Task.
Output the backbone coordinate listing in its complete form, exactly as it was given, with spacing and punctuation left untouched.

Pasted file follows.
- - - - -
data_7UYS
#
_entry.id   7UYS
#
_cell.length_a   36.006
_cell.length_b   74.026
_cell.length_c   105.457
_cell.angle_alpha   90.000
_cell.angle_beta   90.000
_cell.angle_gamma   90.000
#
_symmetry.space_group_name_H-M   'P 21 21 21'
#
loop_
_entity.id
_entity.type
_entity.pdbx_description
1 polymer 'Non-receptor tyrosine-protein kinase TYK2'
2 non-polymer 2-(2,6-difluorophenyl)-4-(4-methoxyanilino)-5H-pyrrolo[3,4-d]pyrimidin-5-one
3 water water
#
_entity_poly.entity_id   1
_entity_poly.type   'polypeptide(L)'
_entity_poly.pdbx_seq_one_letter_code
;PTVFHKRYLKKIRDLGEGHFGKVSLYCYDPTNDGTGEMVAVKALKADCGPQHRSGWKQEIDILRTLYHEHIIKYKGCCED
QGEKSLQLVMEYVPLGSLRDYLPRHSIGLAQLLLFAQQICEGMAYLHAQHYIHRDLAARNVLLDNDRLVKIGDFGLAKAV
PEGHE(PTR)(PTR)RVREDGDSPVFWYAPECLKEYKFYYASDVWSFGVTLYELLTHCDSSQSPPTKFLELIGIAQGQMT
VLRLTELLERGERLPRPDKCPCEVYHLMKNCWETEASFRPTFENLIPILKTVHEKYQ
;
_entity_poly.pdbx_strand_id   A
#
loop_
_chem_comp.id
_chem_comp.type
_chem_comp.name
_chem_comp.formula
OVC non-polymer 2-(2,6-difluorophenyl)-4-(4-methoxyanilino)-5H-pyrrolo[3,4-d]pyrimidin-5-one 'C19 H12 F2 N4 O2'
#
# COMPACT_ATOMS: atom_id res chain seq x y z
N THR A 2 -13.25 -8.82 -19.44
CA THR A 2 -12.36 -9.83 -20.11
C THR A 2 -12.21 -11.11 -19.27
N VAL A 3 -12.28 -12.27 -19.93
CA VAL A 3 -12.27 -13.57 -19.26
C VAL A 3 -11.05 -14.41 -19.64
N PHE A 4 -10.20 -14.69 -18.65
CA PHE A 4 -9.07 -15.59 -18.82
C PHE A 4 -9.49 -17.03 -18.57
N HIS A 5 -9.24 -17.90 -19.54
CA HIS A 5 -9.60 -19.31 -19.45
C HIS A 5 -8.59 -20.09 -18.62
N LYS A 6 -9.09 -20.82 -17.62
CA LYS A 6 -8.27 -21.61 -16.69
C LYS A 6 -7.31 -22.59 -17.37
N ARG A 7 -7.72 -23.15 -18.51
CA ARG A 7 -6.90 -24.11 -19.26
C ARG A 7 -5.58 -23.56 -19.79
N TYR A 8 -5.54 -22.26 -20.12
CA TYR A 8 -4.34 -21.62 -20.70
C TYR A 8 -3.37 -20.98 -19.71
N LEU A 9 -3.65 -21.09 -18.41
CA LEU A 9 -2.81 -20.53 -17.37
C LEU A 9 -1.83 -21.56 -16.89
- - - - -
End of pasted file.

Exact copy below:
data_7UYS
#
_entry.id   7UYS
#
_cell.length_a   36.006
_cell.length_b   74.026
_cell.length_c   105.457
_cell.angle_alpha   90.000
_cell.angle_beta   90.000
_cell.angle_gamma   90.000
#
_symmetry.space_group_name_H-M   'P 21 21 21'
#
loop_
_entity.id
_entity.type
_entity.pdbx_description
1 polymer 'Non-receptor tyrosine-protein kinase TYK2'
2 non-polymer 2-(2,6-difluorophenyl)-4-(4-methoxyanilino)-5H-pyrrolo[3,4-d]pyrimidin-5-one
3 water water
#
_entity_poly.entity_id   1
_entity_poly.type   'polypeptide(L)'
_entity_poly.pdbx_seq_one_letter_code
;PTVFHKRYLKKIRDLGEGHFGKVSLYCYDPTNDGTGEMVAVKALKADCGPQHRSGWKQEIDILRTLYHEHIIKYKGCCED
QGEKSLQLVMEYVPLGSLRDYLPRHSIGLAQLLLFAQQICEGMAYLHAQHYIHRDLAARNVLLDNDRLVKIGDFGLAKAV
PEGHE(PTR)(PTR)RVREDGDSPVFWYAPECLKEYKFYYASDVWSFGVTLYELLTHCDSSQSPPTKFLELIGIAQGQMT
VLRLTELLERGERLPRPDKCPCEVYHLMKNCWETEASFRPTFENLIPILKTVHEKYQ
;
_entity_poly.pdbx_strand_id   A
#
loop_
_chem_comp.id
_chem_comp.type
_chem_comp.name
_chem_comp.formula
OVC non-polymer 2-(2,6-difluorophenyl)-4-(4-methoxyanilino)-5H-pyrrolo[3,4-d]pyrimidin-5-one 'C19 H12 F2 N4 O2'
#
# COMPACT_ATOMS: atom_id res chain seq x y z
N THR A 2 -13.25 -8.82 -19.44
CA THR A 2 -12.36 -9.83 -20.11
C THR A 2 -12.21 -11.11 -19.27
N VAL A 3 -12.28 -12.27 -19.93
CA VAL A 3 -12.27 -13.57 -19.26
C VAL A 3 -11.05 -14.41 -19.64
N PHE A 4 -10.20 -14.69 -18.65
CA PHE A 4 -9.07 -15.59 -18.82
C PHE A 4 -9.49 -17.03 -18.57
N HIS A 5 -9.24 -17.90 -19.54
CA HIS A 5 -9.60 -19.31 -19.45
C HIS A 5 -8.59 -20.09 -18.62
N LYS A 6 -9.09 -20.82 -17.62
CA LYS A 6 -8.27 -21.61 -16.69
C LYS A 6 -7.31 -22.59 -17.37
N ARG A 7 -7.72 -23.15 -18.51
CA ARG A 7 -6.90 -24.11 -19.26
C ARG A 7 -5.58 -23.56 -19.79
N TYR A 8 -5.54 -22.26 -20.12
CA TYR A 8 -4.34 -21.62 -20.70
C TYR A 8 -3.37 -20.98 -19.71
N LEU A 9 -3.65 -21.09 -18.41
CA LEU A 9 -2.81 -20.53 -17.37
C LEU A 9 -1.83 -21.56 -16.89